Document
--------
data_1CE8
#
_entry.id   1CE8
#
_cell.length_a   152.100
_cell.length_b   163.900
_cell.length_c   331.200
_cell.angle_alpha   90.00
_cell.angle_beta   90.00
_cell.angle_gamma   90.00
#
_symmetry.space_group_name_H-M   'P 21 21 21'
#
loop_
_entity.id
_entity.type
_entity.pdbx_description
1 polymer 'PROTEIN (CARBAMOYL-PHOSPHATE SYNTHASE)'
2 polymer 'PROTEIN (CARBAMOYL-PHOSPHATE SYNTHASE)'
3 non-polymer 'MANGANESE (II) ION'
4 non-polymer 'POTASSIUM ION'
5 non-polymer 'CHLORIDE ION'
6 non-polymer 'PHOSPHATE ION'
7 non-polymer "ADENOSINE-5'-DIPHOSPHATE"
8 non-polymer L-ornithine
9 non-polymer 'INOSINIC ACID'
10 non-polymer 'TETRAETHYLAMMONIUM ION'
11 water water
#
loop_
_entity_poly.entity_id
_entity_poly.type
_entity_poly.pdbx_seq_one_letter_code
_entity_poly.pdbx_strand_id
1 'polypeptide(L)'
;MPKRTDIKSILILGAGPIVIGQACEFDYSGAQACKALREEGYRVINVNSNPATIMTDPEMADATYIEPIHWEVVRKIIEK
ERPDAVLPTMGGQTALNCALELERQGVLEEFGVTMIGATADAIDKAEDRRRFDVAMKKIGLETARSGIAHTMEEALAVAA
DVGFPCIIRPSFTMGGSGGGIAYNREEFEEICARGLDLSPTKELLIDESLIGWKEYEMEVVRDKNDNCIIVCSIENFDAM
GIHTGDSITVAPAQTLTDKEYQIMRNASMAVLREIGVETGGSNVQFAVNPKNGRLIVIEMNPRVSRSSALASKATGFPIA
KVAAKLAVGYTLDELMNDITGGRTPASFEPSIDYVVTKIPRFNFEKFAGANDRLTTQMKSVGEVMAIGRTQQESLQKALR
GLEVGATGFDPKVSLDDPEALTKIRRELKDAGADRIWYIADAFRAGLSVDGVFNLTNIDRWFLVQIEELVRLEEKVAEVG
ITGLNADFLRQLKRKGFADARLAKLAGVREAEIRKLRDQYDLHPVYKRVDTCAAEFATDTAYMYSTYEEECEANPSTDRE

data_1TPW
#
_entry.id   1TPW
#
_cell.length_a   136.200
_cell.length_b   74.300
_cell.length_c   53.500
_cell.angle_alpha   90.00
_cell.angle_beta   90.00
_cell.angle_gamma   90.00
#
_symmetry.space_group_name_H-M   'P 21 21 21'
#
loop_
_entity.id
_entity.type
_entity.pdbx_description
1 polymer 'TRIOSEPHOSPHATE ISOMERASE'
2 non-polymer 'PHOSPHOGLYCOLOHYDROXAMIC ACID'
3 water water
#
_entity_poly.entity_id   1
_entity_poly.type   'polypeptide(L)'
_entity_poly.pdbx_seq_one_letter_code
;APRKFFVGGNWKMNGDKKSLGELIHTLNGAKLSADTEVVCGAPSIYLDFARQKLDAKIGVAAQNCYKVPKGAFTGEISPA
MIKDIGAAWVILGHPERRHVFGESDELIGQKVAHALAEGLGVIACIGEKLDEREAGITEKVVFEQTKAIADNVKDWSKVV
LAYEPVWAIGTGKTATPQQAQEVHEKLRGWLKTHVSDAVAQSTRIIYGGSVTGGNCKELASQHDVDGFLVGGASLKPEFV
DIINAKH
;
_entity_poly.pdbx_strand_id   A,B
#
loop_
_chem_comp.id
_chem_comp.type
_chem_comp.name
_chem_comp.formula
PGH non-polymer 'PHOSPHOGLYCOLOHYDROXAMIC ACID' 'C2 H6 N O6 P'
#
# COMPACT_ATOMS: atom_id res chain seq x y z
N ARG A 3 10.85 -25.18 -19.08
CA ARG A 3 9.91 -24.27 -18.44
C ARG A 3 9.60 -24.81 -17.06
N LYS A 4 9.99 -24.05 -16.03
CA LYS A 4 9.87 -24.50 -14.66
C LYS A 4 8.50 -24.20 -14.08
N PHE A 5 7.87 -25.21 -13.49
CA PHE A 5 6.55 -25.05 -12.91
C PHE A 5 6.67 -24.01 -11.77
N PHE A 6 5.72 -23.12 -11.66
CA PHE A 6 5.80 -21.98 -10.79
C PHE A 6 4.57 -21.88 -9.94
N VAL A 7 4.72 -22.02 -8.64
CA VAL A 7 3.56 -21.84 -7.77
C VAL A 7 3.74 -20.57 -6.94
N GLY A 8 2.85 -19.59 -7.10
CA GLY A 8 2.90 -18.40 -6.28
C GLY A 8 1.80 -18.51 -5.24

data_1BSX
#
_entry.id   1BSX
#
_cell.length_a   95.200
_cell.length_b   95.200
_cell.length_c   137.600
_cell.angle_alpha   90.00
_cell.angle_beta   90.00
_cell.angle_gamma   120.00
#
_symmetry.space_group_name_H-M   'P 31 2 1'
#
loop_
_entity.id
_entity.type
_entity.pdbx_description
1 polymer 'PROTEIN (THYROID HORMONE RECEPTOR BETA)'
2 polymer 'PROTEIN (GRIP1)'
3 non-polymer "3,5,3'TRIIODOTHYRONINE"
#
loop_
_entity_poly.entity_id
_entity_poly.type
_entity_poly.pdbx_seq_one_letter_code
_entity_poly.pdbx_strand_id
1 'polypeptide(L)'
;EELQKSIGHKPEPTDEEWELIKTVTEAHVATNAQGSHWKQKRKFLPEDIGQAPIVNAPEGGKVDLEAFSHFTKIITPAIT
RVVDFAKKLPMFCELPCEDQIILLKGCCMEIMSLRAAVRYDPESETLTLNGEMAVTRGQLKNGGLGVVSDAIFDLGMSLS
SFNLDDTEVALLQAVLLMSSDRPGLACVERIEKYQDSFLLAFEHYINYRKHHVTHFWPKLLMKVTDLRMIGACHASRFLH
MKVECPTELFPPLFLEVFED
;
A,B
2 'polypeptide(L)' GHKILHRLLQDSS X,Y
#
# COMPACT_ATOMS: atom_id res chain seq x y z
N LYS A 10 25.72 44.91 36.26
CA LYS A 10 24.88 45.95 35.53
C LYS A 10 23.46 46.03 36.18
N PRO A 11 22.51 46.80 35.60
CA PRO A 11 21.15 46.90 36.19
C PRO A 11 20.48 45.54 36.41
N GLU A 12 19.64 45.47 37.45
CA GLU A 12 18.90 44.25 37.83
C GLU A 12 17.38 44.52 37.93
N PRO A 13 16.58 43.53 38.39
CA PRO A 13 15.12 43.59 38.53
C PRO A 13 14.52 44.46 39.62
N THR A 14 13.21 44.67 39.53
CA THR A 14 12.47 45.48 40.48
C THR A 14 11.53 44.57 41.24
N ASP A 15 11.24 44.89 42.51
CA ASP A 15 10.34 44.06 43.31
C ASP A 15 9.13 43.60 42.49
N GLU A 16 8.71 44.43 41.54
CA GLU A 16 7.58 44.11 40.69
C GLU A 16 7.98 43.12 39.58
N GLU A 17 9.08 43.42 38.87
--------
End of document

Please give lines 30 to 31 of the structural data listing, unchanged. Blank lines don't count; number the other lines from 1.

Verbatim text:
loop_
_entity_poly.entity_id